Libya: an OPEC wildcard?

Libya has the potential to upset the OPEC apple cart, and early expressions of high levels of compliance with the cuts agreed by OPEC and associated non-OPEC producers should be taken with a pinch of salt.

According to an interview with S&P Global Platts' Eklavya Gupte January 24, chairman of Libya's National Oil Company Mustafa Sanalla is targeting oil output of 1.25 million b/d by year's end. This target comes with many caveats, including consistent funding from the country's Central Bank. Given the volatility in Libyan oil output in recent years, it is not a target you would hang your hat on.

“We need some money for a quick restoration of our production,” he said. “The government has promised to give us money to have this amount of production.” He also said he was meeting officials from international oil companies in London with a focus on seeking investment and reconstruction in the country's oil sector.

Progress has been slow, owing to continued political tensions between Libya's UN-backed Government of National Accord and the Petroleum Facilities Guards, a militia which controls the bulk of the country's oil terminals. “I press on my view to restructure and reorganize PFG and to be under NOC like it used to be,” he said. “Others [militias] should join the Libyan National Army. We have to have policies to be able to control them. I am making my uttermost efforts to ensure this,” he said.

Nonetheless, the current trend looks positive. Output has almost tripled since August last year when it was around 230,000 b/d. All the country's major oil export terminals are currently open, although they are far from operating at full capacity as a result of damage caused after more than five years of civil year.

Libyan oil output was up 40,000 b/d in December on average at 620,000 b/d, according to secondary source estimates, and Sanalla said January production would not be far off NOC's initial target of 719,000 b/d. Steady gains through the year to 1.25 million b/d would mean the addition of 630,000 b/d from December's levels. Pre-conflict, Libyan crude oil production was as high as 1.6 million b/d.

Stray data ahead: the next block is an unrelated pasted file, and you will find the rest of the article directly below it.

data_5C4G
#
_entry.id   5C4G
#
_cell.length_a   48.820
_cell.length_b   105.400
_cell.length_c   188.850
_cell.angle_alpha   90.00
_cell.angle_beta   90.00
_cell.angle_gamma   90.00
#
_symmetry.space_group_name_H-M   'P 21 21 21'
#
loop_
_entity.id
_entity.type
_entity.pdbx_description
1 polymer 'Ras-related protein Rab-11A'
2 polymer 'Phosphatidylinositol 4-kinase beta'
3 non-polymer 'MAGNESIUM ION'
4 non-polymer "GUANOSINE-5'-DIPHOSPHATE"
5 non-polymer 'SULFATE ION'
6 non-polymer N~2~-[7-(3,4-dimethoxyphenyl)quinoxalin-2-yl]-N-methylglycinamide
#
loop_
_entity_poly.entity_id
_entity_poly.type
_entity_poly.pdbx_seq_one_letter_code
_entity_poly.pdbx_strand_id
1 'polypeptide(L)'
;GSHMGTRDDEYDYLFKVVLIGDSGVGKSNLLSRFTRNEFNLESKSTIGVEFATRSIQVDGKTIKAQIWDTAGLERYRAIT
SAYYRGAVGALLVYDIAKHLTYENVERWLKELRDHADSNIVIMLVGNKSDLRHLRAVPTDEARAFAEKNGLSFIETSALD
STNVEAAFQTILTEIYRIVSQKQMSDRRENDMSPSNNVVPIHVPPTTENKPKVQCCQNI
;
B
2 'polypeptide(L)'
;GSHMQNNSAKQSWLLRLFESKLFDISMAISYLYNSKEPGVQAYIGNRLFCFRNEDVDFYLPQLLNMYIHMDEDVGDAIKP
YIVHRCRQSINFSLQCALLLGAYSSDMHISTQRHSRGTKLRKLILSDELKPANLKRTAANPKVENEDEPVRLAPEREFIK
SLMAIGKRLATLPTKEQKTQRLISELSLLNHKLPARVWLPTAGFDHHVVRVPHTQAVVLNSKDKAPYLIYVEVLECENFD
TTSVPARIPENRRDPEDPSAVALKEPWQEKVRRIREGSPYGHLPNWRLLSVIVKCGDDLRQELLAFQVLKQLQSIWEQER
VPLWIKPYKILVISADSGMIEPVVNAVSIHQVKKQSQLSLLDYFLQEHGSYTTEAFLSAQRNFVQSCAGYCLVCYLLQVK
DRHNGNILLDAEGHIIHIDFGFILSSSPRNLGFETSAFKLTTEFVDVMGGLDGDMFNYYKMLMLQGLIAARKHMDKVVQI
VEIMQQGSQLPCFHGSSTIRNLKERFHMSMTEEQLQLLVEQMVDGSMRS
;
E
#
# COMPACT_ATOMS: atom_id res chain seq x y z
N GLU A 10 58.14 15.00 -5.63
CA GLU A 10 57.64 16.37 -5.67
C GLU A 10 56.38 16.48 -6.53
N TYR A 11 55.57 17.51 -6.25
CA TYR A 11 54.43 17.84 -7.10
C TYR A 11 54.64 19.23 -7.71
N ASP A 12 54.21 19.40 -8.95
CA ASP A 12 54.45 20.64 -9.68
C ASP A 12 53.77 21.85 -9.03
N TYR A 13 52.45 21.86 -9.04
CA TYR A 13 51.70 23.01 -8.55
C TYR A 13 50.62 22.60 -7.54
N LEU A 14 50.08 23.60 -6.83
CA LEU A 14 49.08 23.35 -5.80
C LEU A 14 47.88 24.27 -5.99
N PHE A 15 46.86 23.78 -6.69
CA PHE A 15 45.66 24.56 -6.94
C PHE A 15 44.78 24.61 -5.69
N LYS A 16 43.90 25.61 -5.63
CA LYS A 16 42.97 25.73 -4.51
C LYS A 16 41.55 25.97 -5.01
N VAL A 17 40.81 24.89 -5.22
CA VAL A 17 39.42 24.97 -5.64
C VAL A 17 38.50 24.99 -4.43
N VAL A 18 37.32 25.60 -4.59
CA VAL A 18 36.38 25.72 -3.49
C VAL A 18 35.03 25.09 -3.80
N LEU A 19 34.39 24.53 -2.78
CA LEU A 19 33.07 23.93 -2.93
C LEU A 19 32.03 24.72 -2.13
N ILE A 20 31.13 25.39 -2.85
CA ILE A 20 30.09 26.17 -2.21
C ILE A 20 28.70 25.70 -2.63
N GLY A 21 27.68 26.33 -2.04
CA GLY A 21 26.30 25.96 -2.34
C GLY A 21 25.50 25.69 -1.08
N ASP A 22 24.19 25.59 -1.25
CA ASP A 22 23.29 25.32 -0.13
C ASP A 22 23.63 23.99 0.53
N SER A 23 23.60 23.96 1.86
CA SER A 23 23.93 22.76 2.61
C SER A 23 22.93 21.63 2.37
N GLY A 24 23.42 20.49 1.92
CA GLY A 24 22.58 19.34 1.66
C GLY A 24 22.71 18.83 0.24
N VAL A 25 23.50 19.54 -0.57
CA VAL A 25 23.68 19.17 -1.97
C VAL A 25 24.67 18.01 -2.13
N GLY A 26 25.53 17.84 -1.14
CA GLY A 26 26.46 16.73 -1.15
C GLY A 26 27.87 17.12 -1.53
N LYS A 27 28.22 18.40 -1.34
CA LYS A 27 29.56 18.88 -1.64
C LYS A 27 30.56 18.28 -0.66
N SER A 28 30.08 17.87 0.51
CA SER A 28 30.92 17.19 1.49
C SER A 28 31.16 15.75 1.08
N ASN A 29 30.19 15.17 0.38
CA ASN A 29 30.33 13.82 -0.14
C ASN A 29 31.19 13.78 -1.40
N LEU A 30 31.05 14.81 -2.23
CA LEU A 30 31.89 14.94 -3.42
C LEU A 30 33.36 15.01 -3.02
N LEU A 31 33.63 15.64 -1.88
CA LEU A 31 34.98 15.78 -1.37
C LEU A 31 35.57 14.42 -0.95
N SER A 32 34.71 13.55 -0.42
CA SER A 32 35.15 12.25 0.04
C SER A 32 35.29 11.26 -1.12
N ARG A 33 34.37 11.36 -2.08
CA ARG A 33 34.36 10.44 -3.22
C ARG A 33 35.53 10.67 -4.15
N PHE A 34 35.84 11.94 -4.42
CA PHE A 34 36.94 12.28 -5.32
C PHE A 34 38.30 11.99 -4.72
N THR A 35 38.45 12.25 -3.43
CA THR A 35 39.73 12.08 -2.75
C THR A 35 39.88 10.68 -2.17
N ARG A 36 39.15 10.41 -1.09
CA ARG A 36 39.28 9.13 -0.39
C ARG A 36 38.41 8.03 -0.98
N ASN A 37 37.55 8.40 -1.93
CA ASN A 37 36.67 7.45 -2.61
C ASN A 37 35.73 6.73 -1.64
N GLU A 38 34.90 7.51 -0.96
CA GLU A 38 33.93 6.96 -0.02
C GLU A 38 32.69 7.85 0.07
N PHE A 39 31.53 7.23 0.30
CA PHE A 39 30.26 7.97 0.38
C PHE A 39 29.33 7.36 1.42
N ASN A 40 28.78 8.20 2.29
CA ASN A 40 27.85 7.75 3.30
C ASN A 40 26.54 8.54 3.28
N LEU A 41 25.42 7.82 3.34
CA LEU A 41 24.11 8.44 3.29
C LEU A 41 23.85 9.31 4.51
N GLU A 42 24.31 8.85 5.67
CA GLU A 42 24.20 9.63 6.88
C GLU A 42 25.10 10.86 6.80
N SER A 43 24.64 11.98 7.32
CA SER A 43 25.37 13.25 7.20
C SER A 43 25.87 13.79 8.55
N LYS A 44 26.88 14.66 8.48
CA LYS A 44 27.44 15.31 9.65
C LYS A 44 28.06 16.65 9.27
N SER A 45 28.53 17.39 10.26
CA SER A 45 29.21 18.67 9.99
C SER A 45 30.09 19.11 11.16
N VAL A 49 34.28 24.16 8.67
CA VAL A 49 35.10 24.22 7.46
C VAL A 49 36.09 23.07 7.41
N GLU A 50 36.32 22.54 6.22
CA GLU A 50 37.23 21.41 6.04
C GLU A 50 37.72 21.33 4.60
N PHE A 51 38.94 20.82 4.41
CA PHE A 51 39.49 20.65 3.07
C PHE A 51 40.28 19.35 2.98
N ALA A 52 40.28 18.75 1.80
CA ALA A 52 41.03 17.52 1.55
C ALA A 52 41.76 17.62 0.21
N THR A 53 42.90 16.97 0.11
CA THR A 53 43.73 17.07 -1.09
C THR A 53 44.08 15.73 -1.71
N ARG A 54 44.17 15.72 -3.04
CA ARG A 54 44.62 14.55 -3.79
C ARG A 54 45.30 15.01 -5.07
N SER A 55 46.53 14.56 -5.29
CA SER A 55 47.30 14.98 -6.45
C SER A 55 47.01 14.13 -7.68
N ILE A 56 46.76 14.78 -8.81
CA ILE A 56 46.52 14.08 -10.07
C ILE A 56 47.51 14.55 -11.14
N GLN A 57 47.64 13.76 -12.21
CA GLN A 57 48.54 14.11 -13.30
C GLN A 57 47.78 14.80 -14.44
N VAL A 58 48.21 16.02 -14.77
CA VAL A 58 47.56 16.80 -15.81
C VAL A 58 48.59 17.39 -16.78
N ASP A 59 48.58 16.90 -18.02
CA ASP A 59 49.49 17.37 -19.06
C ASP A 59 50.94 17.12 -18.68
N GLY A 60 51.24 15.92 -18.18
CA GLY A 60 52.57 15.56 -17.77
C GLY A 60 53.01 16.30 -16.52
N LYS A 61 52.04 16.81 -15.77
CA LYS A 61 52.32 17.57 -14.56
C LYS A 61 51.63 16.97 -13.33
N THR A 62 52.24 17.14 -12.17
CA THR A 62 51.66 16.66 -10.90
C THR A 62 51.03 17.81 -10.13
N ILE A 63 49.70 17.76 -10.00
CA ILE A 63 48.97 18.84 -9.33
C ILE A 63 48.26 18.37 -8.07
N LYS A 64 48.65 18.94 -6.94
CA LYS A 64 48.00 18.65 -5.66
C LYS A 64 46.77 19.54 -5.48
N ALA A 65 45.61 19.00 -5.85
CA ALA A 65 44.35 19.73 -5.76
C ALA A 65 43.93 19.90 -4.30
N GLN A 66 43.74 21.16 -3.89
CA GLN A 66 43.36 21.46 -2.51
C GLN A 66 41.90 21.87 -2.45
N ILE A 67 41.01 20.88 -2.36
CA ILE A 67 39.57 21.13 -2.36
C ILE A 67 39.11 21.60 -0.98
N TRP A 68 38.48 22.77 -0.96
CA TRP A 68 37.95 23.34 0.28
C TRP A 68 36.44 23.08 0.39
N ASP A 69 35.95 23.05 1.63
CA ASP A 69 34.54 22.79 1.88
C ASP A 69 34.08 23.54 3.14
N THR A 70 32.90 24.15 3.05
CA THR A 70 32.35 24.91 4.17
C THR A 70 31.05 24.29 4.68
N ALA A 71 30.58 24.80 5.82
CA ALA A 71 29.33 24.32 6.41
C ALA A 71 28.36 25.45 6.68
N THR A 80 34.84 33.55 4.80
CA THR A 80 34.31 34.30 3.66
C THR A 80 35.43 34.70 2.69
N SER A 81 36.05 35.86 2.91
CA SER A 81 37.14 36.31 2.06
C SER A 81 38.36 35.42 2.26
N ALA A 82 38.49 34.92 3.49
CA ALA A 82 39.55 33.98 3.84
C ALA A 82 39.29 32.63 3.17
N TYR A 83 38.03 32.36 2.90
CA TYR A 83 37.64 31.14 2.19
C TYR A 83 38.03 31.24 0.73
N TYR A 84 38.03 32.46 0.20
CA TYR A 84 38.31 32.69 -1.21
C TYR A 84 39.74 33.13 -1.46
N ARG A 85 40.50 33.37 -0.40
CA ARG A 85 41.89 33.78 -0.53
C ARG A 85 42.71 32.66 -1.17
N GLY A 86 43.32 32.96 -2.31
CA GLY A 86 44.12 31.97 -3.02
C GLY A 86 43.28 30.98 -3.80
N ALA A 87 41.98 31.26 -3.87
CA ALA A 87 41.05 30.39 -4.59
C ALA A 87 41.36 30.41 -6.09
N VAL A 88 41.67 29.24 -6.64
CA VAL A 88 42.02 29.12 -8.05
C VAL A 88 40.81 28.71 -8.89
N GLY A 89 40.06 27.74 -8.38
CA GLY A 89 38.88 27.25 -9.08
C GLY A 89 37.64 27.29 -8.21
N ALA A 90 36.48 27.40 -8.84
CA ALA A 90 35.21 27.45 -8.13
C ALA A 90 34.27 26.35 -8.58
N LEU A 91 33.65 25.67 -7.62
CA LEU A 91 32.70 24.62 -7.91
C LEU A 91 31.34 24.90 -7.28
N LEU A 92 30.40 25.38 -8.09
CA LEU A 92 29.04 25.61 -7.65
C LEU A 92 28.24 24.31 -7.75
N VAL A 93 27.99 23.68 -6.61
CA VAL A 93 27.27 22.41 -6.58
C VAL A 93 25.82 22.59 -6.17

The current deficit in the global market is between 700,000-900,000 b/d, which implies a stock drawdown this year of close to 300 million barrels. Large, but not that large when set against OECD commercial stocks that remain above the 3 billion barrel mark.

Based on the forecasts of the International Energy Agency, US Energy Information Administration and OPEC, oil demand growth in 2017 will be around 1.2-1.63 million b/d, but non-OPEC supply returns to growth of 200,000-410,000 b/d and OPEC's Natural Gas Liquid output — which like Libyan and Nigerian production is not included in OPEC production targets — is expected to rise by 100-350,000 b/d. Increases in Libyan crude production could therefore go a long way to extending the stock overhang, particularly if the US shale rebound proves more extensive than expected.

This possibility makes compliance with the promised production cuts all the more important, both in terms of actual volumes and market sentiment. Although OPEC and its non-OPEC associates are talking the talk, it is still unclear whether they will walk the walk. Some of the minor commitments and early reports of reductions are not far off normal fluctuations in monthly output.

Natural decline, already factored into forecasts, may make up others. The focus should be on export volumes and refinery throughput, as much as total output because variations in Middle Eastern oil for power demand could have a substantial seasonal effect – January and February are on average the two coolest months of the year for Saudi Arabia, reducing air conditioning demand there and more broadly across the region.

Author details

Ross McCracken, Managing editor, Energy Economist Ross McCracken joined Platts in 1999 working on the assessment of crude oil prices, including the key benchmark Dated Brent, becoming crude oil manager, Europe. He subsequently reported on a variety of upstream markets before moving to Energy Economist in 2005. Over the last decade, McCracken has published a wide variety of analysis on oil, natural gas, coal and power markets. He is particularly interested in cross-commodity developments and the impact of new technology.

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